Osy Machrosin was diagnosed with type 1 diabetes in 2015 at the age of 25. He spoke to us about learning to live with the condition and how he’s working to raise diabetes awareness in Indonesia.
Thank you Osy for taking the time to share your experience. Please tell us something about where you are from, your work, etc.
You are welcome! I’m originally from central Java, but I’ve lived in the capital Jakarta since 2014. I came here for a job with Rabobank and then moved to Standard Chartered Bank. I’ve been with the company for more than four years now and am currently the Head of Non-Financial Services.
The onset of type 1 diabetes is usually during childhood or adolescence, but you were already an adult when you were diagnosed. How did you realize you had diabetes, and what was your response?
Starting around December 2014, I noticed two major symptoms. The first was frequent urination. I was even waking up in the night to visit the bathroom every two hours. The other symptom was excessive thirst. I was literally always thirsty.
These things led me to go to the hospital in January 2015, when I discovered that my blood glucose was around 400 mg/dl. That’s about four to five times higher than the ideal value.
“Access to information was scarce back then and nobody really explained to me what I should and should not do.”
As with most people who are diagnosed with diabetes, you probably did not know much about the condition or how to manage it, right?
That’s correct, I had no idea what diabetes is. I asked the doctor if there was something I could do to cure it, but he told me that I would be living with it for the rest of my life. This was a complete shock to me.
Access to information was scarce back then and nobody really explained to me what I should and should not do. All the questions I had led me to one answer: diabetes will not be leaving me. So I realized that the only way I could live with it was to try and understand it. That took me about two years of research.
I divide my journey with diabetes into two different periods. The first period was up until about 2017 – this was the hardest time for me to accept the diagnosis and change my behavior in order to manage the condition properly.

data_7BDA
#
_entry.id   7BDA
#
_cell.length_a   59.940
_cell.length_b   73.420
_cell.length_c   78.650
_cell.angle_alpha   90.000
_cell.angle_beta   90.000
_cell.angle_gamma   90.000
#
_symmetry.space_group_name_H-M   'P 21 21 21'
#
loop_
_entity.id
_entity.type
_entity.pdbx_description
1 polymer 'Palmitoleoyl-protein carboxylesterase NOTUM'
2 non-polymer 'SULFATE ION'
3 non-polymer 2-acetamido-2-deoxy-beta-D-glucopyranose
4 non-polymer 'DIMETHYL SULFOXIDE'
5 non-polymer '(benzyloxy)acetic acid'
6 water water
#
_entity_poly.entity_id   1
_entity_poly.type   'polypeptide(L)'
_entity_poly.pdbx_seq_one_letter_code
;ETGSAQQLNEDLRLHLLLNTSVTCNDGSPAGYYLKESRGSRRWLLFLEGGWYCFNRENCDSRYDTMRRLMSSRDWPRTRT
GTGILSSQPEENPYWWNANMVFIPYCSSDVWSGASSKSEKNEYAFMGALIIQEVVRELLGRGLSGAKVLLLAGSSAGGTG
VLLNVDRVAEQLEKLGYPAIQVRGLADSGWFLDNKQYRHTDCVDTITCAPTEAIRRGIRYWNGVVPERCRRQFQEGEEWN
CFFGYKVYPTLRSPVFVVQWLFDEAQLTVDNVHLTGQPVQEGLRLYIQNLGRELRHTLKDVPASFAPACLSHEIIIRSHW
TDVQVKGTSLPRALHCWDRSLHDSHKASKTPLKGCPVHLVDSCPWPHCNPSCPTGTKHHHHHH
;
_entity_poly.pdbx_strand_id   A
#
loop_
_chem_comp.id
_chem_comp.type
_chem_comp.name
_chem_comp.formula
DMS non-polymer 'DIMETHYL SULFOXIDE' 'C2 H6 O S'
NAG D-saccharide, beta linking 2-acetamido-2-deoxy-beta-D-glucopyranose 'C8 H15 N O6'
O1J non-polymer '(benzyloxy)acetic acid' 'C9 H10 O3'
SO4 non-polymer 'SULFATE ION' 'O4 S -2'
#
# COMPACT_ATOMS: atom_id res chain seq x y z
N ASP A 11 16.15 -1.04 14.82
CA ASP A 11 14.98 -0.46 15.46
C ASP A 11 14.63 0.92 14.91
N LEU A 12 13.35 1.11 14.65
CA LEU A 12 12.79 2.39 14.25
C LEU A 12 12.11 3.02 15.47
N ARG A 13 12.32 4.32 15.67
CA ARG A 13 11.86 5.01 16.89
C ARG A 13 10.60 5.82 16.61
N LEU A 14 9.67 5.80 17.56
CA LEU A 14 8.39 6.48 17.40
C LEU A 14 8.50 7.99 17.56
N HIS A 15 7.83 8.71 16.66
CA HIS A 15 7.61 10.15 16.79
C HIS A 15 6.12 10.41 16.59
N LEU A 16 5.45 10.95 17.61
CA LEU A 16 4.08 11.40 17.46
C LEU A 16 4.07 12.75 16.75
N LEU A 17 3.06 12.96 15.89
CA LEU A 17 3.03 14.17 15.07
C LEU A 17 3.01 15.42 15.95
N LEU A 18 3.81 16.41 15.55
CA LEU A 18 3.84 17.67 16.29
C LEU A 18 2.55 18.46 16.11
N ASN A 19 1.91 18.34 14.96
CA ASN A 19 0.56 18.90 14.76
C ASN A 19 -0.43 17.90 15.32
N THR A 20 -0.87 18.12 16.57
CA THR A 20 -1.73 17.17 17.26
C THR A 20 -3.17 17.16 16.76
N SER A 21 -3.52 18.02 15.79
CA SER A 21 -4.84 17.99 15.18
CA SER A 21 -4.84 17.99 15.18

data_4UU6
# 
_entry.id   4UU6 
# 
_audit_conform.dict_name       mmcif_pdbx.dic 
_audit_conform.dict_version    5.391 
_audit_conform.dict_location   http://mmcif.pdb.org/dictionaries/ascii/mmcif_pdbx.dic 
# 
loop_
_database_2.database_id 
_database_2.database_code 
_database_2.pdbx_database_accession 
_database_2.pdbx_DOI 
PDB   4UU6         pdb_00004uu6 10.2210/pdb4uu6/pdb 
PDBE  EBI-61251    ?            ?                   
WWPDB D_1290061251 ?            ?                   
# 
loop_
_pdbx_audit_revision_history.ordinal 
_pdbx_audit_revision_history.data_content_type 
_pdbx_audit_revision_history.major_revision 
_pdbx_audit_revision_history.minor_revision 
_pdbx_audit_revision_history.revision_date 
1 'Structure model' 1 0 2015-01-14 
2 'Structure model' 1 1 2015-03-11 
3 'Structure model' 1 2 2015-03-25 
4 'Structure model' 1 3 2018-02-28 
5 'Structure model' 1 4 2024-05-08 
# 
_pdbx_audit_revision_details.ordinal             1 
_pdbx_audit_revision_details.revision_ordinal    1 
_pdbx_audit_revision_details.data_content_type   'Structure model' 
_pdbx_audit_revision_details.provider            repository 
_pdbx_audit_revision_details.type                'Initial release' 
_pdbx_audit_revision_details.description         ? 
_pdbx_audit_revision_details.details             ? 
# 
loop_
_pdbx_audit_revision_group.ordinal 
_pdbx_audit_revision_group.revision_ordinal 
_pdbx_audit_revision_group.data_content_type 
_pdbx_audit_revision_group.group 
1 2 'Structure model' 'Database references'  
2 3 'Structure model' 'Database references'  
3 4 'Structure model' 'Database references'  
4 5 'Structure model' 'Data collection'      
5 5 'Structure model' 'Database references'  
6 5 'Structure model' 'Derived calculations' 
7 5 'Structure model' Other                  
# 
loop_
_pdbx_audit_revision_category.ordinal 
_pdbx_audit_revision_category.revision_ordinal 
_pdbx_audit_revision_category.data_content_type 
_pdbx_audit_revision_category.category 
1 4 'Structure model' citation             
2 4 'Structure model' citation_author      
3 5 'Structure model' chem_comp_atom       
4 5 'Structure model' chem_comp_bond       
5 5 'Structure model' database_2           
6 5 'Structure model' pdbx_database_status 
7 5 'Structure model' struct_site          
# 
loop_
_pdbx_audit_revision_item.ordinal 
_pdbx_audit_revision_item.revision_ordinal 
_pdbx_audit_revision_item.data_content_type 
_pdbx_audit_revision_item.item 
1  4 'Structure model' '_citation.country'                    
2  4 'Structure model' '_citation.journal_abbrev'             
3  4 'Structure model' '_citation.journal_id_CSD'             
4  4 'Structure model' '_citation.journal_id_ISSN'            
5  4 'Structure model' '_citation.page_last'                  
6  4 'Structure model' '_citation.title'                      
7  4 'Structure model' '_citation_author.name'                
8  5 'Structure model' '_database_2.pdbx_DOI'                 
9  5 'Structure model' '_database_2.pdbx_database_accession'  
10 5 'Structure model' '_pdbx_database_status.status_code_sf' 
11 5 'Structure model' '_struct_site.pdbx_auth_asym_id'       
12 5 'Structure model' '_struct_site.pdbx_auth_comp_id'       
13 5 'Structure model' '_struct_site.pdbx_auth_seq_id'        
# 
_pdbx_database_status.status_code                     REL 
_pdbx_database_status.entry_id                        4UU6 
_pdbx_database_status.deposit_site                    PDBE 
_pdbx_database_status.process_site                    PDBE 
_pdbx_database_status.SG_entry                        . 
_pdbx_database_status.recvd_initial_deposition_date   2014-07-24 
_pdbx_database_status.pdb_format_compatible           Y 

The second period runs from about 2017 up until today, during which time I’ve been managing things properly. This means checking my blood glucose regularly, exercising and measuring my glycated hemoglobin at the hospital every three months. I wanted to get that value below 8.0, which I succeeded in doing – my latest HbA1c is 6.9.
Do you receive any support in terms of insulin supplies, medical care, etc. in Indonesia?
The Indonesian government generally provides support for insulin supplies and some aspects of glucose checking. In my case, the company I work for thankfully covers both insulin and regular glucose checking. They also cover additional tests needed sometimes, such as checking cholesterol and creatinine levels.
What can you tell us about your approach towards diet and exercise?
I don’t follow any particular diet; I just try to adjust my insulin doses according to what I eat. I live in Indonesia, so rice is always going to be my staple carb!
I avoid having a big breakfast and usually just eat a small amount of fruit. Lunch and dinner are my main meals of the day. Over the years I’ve discovered that pasta is more glycemic friendly than rice. It has a smoother profile and does not spike my blood glucose like rice does.
Exercise has become more challenging during the pandemic due to the restrictions. Before that, I would walk home from the office every day – it takes about 30 minutes. Since the restrictions have been lifted, I’ve started running about five kilometers per day.
“We really need to address the fact that diabetes care is not only about physical wellbeing – it’s also about mental health.”
You’re very active in the Indonesian non-profit organization Sobat Diabet (Diabetes Friends). Please tell us something about your work there.
Sobat Diabet is all about raising awareness around diabetes in Indonesia. We really want to reach undiagnosed people who do not know that they are living with the condition.
We have three core goals in the community: education, prevention and support. Some 90% of our members do not have diabetes, but they are often related to someone who does, or they recognize an increased risk of diabetes because of their lifestyle.
We really need to address the fact that diabetes care is not only about physical wellbeing – it’s also about mental health. As I said earlier, it took me about two years to accept the diagnosis and make the necessary changes. It’s very important to help people, especially when they are in this early stage of denial. Otherwise care gets neglected for too long.